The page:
Descriptive Title: A relative measure of the number of transit routes within one mile, weighted by frequency and distance.

Geographic Unit of Analysis: Intersection (point) and street segment

Average Transit Resource Score and resident and workers proximity to streets with high transit ridership (2010)
NeighborhoodAverage scoreProportion of residential population near high transit ridership streetsProportion of jobs near high transit ridership streets
Bayview/Hunter's Point 14 2% 6%
Bernal Heights 29 9% 57%
Castro/Upper Market 37 38% 93%
Chinatown 90 100% 100%
Excelsior 23 4% 29%
Financial District/South Beach 72 72% 99%
Glen Park
Golden Gate Park 22 0% 3%
Haight Ashbury 35 1% 13%
Hayes Valley
Inner Richmond 26 8% 50%
Inner Sunset 24 8% 95%
Lakeshore 8 6% 59%
Lincoln Park
Lone Mountain/USF
Marina 33 0% 7%
McLaren Park
Mission 38 35% 61%
Mission Bay
Nob Hill 89 100% 97%
Noe Valley 29 0% 6%
North Beach 50 36% 47%
Outer Mission 26 20% 72%
Outer Richmond 19 3% 29%
Pacific Heights 48 10% 68%
Potrero Hill 18 0% 0%
Presidio 9 0% 0%
Presidio Heights 26 7% 20%
Russian Hill 59 26% 61%
San Francisco 25 21% 76%
Seacliff 14 0% 0%
South of Market 58 42% 84%
Treasure Island 1 0% 4%
Twin Peaks 22 0% 10%
Visitacion Valley 16 0% 0%
West of Twin Peaks 20 9% 49%
Western Addition 50 29% 90%

Why Is This An Indicator Of Health and Sustainability?

Public transportation systems can provide affordable, safe and equitable access to work, home, education, food, health services, and social activities. In addition to providing a link between people and the services listed, public transportation usage, particularly as an alternative to driving, also provides health benefits such as increasing physical activity, reduced pollution and greenhouse gas emissions, reduced fatalities and injuries and greater social cohesion.a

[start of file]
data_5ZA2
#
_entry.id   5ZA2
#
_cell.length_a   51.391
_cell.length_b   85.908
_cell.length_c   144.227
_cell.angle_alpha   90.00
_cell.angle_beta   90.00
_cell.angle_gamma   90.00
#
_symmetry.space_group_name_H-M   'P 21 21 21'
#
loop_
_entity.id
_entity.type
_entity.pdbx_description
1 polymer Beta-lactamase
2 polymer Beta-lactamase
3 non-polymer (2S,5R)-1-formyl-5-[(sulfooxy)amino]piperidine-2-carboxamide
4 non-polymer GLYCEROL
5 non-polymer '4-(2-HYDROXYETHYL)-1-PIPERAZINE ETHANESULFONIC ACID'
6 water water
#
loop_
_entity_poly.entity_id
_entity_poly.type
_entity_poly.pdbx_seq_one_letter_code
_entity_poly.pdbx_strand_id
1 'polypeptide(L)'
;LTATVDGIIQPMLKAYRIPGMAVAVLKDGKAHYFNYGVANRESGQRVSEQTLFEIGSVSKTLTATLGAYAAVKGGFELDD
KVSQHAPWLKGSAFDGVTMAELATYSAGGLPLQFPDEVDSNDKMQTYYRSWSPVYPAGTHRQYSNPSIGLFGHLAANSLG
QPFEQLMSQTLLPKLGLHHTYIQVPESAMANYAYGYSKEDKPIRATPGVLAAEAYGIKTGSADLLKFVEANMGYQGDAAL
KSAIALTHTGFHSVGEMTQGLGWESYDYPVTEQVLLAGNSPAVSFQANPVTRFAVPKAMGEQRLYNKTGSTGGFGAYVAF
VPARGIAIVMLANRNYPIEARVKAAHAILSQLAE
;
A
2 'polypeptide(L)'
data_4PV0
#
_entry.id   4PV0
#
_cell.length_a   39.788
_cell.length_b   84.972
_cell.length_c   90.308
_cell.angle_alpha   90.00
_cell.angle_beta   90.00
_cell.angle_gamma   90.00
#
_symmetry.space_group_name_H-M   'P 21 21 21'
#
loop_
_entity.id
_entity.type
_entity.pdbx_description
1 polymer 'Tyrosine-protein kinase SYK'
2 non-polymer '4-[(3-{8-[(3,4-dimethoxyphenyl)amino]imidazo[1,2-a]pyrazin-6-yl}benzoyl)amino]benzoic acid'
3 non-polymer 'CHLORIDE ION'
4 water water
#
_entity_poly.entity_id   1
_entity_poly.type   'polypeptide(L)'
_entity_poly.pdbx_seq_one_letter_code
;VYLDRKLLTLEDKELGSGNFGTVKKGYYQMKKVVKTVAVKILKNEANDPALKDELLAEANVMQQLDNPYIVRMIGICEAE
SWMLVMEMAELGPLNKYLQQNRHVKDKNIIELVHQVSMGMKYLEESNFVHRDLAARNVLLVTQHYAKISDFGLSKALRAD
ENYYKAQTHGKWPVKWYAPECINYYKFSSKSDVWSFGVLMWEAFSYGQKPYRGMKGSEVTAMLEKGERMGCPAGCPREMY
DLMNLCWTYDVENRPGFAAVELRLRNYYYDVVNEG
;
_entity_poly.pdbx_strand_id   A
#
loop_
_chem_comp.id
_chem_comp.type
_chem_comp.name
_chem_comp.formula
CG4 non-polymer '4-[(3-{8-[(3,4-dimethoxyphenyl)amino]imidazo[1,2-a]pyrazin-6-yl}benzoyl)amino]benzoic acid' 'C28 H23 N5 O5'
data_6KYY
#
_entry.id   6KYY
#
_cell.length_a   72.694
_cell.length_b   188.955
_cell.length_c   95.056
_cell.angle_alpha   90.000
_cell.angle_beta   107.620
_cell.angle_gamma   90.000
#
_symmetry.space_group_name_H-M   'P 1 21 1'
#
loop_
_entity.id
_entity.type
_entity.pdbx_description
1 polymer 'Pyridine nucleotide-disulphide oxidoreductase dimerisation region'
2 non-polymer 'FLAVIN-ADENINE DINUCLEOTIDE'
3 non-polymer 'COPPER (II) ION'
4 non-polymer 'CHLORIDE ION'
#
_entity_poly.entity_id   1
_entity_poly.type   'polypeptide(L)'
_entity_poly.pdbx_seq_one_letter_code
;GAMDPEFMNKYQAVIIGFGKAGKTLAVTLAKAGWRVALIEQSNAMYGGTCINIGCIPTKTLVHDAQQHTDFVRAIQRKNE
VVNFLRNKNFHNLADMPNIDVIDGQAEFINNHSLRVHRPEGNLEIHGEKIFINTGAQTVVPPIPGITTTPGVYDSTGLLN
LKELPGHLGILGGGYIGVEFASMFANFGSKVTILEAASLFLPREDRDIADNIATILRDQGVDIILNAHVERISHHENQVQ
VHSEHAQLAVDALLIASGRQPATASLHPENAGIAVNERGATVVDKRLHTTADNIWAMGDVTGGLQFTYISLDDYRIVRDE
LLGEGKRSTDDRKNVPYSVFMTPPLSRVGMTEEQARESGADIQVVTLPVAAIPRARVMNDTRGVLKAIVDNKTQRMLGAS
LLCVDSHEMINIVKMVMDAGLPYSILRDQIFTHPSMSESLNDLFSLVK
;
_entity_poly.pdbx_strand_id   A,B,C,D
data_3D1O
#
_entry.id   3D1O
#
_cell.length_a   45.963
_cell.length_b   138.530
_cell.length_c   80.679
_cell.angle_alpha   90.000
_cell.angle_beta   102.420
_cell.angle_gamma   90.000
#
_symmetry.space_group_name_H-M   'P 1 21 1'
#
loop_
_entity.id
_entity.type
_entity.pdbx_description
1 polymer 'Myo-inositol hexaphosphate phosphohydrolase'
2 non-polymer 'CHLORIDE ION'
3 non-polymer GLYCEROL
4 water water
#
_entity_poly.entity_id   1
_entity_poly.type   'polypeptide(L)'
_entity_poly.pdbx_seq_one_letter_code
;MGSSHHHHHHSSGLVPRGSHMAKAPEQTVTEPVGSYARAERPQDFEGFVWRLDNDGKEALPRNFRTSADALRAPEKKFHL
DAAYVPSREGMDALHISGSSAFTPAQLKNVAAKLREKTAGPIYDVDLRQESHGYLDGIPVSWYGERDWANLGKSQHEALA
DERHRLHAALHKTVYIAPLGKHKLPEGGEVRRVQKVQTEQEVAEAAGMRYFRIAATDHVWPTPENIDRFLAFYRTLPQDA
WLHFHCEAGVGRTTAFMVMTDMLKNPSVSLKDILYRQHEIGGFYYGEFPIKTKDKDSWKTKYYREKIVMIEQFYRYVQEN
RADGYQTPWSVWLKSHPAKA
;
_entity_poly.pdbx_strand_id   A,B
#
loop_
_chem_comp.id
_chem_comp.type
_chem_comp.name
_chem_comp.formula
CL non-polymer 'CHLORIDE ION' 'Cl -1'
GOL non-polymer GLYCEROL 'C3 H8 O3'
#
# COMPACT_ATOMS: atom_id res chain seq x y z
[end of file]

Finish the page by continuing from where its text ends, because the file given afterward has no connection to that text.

For normal trips, it has been estimated that only 10% of Americans will walk one-half mile.  A study in King County, WA demonstrated that for every quarter mile increase in distance to transit, the likelihood of using transit fell 16%.b  Frequency of public transit service is also an important predictor of whether people use and rely on transit as an alternative to driving alone for daily trips.  Residents of communities with access to good public transportation systems tend to drive 20 to 40 percent fewer annual miles than they would if they lived in a more vehicle oriented community.c Shifts to transit from driving also support increases in physical activity through walking and biking trips to get to transit, and its related benefits to mental health.d  Twenty-nine percent of people using transit to get to work meet their daily requirements for physical activity from walking to work.e  Health benefits of physical activity include a reduced risk of premature mortality and reduced risks of coronary heart disease, hypertension, colon cancer, and diabetes mellitus.f 

Interpretation and Geographic Equity Analysis

For this indicator we provide two metrics of transit resources. The Transit Resource Score is a measure of the density, proximity, and frequency of all transit routes near any point in San Francisco, while Proximity to High Transit Ridership Streets illustrates the locations where transit riders most frequently get on and off of transit. Transit ridership is generally higher in places with denser and more frequent transit service and where population and job density is higher. However, there may also be high transit ridership in areas with poorer transit resources but a significant job center (i.e. a university or hospital) or a place where a lower number of residents own cars.